Feb 1, 2011

Newbie Trials

I love newbies! They're so awesome and full of that raw passion and eagerness. And even though they have limited technical knowledge, they try making these half hour long movies anyway, some even finish and share, and that gets a thumbs up from me, partly because I envy that kind of motivation. Now, I can appreciate the work of seasoned folks but the newbie stuff just has a special place in my heart and I don't see that ever changing.


Getting to a point where you can pretty much do your own thing, your own way is quite challenging, especially when you're learning on your own.


You could pick up some beginner's books or videos but I would definitely recommend going through the starter tutorials in the program's help files. Especially since a lot of third party beginner level stuff assume you know the interface already. Of course there are tons of free video tuts floating around the net, some (I'm very tempted to say “few”) are well informed and neatly presented, some are made by kids replicating what they saw in a commercial product, and some are just ...depressing. The most glaring examples that stuck with me was a series of bad Youtube videos (created by someone in an "expert" group mind you) to introduce users to keyframing and the timeline using the Generi rig (Google it!). Really?..Character animation to explain keyframe basics? Why not introduce someone to modeling by creating St. Stephen's Cathedral? I am not an animator, but I know enough to see the guy did not know what he was doing but what about the people who can't? They are fed bad info from the start! Don't get me wrong, there are some really good freebies out there, some don't even come in the form of video but rather fun, helpful communities. So, to the people new to 3D, just know that you're taking a real risk with some of the free stuff. You've been warned. How to tell if a video tutorial is bad:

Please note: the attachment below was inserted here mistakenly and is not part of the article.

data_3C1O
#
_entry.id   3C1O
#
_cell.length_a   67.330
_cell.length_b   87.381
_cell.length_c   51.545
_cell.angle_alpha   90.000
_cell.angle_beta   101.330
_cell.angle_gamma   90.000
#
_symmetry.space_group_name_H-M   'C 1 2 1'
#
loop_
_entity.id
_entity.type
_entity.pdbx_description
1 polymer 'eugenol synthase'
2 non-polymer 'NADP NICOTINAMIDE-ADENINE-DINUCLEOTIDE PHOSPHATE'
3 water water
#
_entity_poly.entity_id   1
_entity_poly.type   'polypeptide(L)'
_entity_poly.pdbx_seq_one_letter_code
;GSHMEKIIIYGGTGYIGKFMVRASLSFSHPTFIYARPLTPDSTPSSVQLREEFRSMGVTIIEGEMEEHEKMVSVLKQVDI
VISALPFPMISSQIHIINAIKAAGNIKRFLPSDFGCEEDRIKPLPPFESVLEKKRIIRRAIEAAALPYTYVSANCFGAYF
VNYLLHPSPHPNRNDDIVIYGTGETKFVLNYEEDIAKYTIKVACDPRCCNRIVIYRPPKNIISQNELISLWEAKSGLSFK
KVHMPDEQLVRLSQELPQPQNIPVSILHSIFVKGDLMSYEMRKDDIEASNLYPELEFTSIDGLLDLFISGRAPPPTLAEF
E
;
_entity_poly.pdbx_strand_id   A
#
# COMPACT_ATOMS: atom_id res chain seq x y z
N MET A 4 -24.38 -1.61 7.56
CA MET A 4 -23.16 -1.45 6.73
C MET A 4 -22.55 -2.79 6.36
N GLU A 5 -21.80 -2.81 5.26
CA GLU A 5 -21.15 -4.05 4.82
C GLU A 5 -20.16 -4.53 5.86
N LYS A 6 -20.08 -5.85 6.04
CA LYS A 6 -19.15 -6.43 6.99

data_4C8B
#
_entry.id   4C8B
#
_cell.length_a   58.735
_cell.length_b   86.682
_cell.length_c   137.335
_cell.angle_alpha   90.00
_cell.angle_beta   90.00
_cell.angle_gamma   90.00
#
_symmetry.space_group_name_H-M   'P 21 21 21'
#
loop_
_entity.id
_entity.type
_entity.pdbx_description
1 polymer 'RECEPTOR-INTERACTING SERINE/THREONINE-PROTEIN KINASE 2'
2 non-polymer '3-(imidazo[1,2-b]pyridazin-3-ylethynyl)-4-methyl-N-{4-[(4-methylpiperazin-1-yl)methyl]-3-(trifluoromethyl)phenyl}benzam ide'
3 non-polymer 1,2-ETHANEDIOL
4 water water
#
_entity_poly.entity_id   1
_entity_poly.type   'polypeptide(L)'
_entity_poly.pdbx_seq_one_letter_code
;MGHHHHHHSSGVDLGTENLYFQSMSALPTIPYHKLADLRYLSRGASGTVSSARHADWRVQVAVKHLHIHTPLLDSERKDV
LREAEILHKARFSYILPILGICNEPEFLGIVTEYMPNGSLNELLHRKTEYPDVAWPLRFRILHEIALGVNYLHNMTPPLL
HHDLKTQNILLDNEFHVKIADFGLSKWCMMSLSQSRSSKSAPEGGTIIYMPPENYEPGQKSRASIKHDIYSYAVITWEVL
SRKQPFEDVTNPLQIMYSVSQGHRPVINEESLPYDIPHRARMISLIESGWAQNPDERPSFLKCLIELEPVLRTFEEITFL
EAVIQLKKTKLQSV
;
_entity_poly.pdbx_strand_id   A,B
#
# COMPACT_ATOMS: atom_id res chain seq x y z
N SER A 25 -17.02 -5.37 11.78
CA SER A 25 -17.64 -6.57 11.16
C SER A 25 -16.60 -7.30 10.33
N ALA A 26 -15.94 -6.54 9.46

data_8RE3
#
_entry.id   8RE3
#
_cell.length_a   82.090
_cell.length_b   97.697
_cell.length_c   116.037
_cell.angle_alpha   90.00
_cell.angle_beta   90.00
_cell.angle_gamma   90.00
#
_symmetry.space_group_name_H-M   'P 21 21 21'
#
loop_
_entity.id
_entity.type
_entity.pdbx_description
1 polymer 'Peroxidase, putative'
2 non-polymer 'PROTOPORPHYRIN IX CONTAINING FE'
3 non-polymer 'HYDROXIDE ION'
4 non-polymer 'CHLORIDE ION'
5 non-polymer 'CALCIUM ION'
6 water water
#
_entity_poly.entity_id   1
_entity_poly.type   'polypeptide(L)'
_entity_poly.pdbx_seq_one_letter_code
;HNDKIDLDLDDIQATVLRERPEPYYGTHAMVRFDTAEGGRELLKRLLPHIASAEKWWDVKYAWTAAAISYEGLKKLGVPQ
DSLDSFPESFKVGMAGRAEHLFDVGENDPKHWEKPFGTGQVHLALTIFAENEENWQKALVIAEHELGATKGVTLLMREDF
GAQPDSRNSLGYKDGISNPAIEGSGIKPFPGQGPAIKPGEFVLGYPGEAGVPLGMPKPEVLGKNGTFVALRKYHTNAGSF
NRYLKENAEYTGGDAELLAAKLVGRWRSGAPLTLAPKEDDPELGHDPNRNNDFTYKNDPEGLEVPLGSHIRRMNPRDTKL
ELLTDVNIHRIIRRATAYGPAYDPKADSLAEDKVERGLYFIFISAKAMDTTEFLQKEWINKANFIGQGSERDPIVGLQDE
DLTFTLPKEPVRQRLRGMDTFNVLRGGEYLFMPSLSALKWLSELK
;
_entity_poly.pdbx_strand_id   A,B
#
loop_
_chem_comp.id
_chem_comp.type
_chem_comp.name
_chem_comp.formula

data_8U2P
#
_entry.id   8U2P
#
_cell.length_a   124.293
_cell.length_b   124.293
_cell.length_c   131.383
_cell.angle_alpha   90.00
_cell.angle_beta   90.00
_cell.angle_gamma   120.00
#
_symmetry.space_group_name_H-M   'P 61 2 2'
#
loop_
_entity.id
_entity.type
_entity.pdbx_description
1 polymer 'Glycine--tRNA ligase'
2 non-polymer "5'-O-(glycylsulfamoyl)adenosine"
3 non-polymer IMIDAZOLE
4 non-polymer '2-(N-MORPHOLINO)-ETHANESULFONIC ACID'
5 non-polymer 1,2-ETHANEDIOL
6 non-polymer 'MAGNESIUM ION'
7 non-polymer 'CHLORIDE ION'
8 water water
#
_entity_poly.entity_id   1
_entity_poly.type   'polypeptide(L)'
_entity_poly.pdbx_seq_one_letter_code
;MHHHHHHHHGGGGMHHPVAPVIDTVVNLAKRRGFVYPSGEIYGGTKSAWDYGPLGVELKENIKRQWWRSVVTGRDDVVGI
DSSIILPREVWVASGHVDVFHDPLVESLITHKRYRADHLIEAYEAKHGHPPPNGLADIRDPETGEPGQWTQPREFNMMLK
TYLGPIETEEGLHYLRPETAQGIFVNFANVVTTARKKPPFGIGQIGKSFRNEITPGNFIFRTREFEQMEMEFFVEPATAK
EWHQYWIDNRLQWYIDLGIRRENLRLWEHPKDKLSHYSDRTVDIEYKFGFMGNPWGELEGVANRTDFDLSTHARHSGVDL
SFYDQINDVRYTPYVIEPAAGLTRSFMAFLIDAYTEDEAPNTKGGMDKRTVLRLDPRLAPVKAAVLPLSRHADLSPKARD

Instructor: “So we're going to move this over here and if we just click here and make this like that ...we want these to be about right here and then.. .” *keyboard tapping*

You: “Hey wait, wtf shortcut was that?”

Instructor: “....................” *click, click – clickitty click*

You: “How do I.....what ??”

Instructor: “Let's move on to the final touches.” *continues to click away without saying a word....then....* “After we've changed all these, now this is what we get.” *abracadabra bitches!*

You: “...”

If this is happening, turn off the video and come to grips with the fact that you'll never get those minutes of your life back. If you managed to stick with it and actually get a finished product and you have no clue how you did it, then you just got trolled by a tutorial.

Another hurdle a lot of people face is the dreaded "burnout", non-newbies are quite susceptible to this as well. Whats that? Its what happens when you bite off more than you chew in terms of a personal project, you get frustrated to the point where you scrap the project or even 3D altogether. No, you're not going to create an hour long, photorealistic, fan fiction movie based on Final Fantasy VII or that sci- fi novel you've been reading within the first month of getting your grubby mitts on a 3D program. If you can do that, then get off your ass and go cure a disease.